The Trump administration slapped additional sanctions on dozens of individuals and companies tied to Russia’s slow-burning proxy war in Ukraine on Tuesday. The move could be a relief to many who worried Trump would renege on U.S. commitments to Europe to repairs ties with Russia.
The sanctions target 38 new individuals and organizations U.S. officials say are responsible for tightening the Kremlin’s grip over eastern Ukraine as Washington and its European allies push for a diplomatic solution to the country’s three year-long conflict. They’re designed to “maintain pressure on Russia to work toward a diplomatic solution,” Treasury Secretary Steven Mnuchin said in a statement on Tuesday.
The move is conspicuous for an administration that has bucked international norms. U.S. allies and outgoing U.S. officials feared for months Trump would upend traditional commitments to Europe and sell Ukraine down the river for a rapprochement with Russian President Vladimir Putin, whom he lavished with praised during the U.s. presidential campaign. But the new sanctions list could dispel some of those fears by falling in line with former President Barack Obama’s approach to Russia.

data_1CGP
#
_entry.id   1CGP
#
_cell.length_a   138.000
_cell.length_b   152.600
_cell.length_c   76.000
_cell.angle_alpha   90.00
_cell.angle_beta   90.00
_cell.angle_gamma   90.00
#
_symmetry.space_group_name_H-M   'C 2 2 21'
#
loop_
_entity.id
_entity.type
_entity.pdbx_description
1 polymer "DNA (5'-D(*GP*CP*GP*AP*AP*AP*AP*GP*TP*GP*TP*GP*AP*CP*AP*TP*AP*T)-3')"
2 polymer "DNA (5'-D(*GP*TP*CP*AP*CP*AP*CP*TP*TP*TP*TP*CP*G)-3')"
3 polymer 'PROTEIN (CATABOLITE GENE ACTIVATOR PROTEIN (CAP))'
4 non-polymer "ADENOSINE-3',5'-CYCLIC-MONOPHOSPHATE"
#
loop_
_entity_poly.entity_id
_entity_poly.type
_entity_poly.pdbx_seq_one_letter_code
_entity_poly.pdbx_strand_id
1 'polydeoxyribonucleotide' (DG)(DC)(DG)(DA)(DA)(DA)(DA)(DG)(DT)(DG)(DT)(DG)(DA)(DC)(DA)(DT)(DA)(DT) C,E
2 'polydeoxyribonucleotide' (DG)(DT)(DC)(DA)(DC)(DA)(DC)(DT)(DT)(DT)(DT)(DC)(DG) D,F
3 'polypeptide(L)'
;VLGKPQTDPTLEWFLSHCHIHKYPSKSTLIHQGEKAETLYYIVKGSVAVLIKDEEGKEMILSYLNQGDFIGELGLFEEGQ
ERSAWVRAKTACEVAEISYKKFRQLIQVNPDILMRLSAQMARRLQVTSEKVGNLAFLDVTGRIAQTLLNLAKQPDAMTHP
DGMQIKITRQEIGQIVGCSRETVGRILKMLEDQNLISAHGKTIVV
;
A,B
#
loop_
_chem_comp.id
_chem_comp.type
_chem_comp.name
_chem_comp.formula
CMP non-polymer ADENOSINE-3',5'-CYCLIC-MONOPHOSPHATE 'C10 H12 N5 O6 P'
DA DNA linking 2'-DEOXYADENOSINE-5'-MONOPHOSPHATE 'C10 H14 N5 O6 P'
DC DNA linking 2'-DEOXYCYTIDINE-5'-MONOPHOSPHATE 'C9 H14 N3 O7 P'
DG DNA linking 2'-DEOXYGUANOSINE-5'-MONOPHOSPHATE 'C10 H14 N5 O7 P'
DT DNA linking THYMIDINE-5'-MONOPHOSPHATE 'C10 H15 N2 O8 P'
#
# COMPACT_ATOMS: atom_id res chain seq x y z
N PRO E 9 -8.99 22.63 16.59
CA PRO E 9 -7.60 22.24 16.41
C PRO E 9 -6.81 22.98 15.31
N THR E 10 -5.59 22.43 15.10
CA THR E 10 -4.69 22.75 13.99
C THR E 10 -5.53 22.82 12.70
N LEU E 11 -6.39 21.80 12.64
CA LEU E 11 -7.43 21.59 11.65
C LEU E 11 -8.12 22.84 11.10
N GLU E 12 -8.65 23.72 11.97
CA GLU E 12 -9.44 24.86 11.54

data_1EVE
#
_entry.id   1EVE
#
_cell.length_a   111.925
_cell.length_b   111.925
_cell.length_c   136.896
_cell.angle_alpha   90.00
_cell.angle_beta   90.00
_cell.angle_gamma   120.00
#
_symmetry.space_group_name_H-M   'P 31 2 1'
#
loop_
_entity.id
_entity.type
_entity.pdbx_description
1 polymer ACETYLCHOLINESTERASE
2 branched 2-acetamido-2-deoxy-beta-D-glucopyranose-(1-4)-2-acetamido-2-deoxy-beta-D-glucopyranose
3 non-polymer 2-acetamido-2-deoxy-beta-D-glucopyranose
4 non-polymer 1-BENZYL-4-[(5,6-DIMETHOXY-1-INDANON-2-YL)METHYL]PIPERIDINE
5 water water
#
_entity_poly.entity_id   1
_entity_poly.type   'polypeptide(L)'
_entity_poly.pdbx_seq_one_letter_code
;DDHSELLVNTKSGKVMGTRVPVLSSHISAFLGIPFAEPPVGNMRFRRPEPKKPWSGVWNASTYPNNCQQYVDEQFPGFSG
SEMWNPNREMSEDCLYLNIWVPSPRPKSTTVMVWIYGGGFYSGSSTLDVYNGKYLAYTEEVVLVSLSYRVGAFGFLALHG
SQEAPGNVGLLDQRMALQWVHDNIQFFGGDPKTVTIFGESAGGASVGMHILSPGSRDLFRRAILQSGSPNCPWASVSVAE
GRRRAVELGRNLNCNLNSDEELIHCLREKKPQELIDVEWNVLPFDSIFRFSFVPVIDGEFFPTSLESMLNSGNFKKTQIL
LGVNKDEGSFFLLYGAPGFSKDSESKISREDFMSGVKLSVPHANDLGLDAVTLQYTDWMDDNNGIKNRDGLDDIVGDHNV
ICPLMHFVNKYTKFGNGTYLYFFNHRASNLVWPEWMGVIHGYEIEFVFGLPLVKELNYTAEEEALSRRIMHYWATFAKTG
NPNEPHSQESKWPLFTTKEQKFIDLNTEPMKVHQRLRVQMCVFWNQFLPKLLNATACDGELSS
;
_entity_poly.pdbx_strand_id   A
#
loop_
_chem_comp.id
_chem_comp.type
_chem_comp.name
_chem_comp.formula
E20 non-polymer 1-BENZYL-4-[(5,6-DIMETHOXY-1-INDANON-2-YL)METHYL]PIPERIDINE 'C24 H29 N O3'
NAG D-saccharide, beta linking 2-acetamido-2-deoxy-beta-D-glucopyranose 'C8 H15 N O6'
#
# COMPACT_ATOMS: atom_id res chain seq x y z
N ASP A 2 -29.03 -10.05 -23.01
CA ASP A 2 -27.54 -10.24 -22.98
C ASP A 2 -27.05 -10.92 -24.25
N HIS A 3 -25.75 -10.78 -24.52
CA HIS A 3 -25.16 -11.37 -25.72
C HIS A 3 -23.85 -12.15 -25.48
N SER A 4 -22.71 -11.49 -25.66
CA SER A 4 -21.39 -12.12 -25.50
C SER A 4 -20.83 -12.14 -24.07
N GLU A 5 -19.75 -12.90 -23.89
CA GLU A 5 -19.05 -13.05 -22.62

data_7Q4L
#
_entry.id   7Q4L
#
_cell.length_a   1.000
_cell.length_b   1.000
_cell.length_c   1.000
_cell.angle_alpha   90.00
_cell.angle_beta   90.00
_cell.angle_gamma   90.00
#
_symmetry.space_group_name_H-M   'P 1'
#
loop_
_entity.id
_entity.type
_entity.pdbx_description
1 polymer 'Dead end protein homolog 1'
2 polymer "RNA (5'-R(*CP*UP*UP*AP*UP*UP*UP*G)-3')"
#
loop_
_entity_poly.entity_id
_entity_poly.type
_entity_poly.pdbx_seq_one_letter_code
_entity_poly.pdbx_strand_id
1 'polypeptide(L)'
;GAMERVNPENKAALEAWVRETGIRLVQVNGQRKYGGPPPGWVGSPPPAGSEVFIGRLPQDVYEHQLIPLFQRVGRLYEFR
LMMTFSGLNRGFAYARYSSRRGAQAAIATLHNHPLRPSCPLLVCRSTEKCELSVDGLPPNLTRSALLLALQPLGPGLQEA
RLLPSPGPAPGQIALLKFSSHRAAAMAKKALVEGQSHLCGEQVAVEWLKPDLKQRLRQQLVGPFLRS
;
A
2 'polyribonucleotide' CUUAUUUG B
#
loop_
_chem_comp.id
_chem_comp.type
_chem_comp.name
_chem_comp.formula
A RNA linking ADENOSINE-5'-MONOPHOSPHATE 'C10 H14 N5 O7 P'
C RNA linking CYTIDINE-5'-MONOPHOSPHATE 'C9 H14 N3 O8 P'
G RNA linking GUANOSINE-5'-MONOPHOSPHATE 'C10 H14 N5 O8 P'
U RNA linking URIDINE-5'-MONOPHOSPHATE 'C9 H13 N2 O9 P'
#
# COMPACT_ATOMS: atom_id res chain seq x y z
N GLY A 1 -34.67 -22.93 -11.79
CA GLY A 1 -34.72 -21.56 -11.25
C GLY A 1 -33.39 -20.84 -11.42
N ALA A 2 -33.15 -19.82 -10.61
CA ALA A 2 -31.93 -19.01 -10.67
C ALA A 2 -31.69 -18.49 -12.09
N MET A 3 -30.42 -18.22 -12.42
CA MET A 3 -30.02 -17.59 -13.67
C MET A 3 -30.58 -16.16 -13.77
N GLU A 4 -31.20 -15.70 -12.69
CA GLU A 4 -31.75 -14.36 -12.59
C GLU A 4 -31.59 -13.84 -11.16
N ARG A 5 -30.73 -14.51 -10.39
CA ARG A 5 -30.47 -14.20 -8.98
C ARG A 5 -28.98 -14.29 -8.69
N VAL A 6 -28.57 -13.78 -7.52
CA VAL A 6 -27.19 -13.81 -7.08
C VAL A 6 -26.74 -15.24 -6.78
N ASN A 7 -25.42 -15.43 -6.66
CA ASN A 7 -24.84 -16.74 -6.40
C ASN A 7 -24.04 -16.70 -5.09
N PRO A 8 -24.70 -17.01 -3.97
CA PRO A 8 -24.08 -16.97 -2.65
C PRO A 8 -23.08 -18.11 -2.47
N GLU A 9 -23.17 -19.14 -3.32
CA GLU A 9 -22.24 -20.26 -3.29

“The Trump administration deserves some credit both for the timing and for the substance of these sanctions,” said Daniel Fried, America’s longest-serving diplomat and State Department coordinator for sanctions policy up until his retirement several months ago. “This is not a softball list. Nobody tried to water it down. There’s too much good stuff in here.”
“It looks like a list that would have come out under the last administration,” said Sean Kane, an international trade and sanctions expert at Hughes Hubbard & Reed law firm.
And the timing couldn’t be better. For starters, they’re in the wake of the European Union’s new agreement to extend sanctions against Russia for another year, signaling transatlantic solidarity — something that appears to be a rare commodity…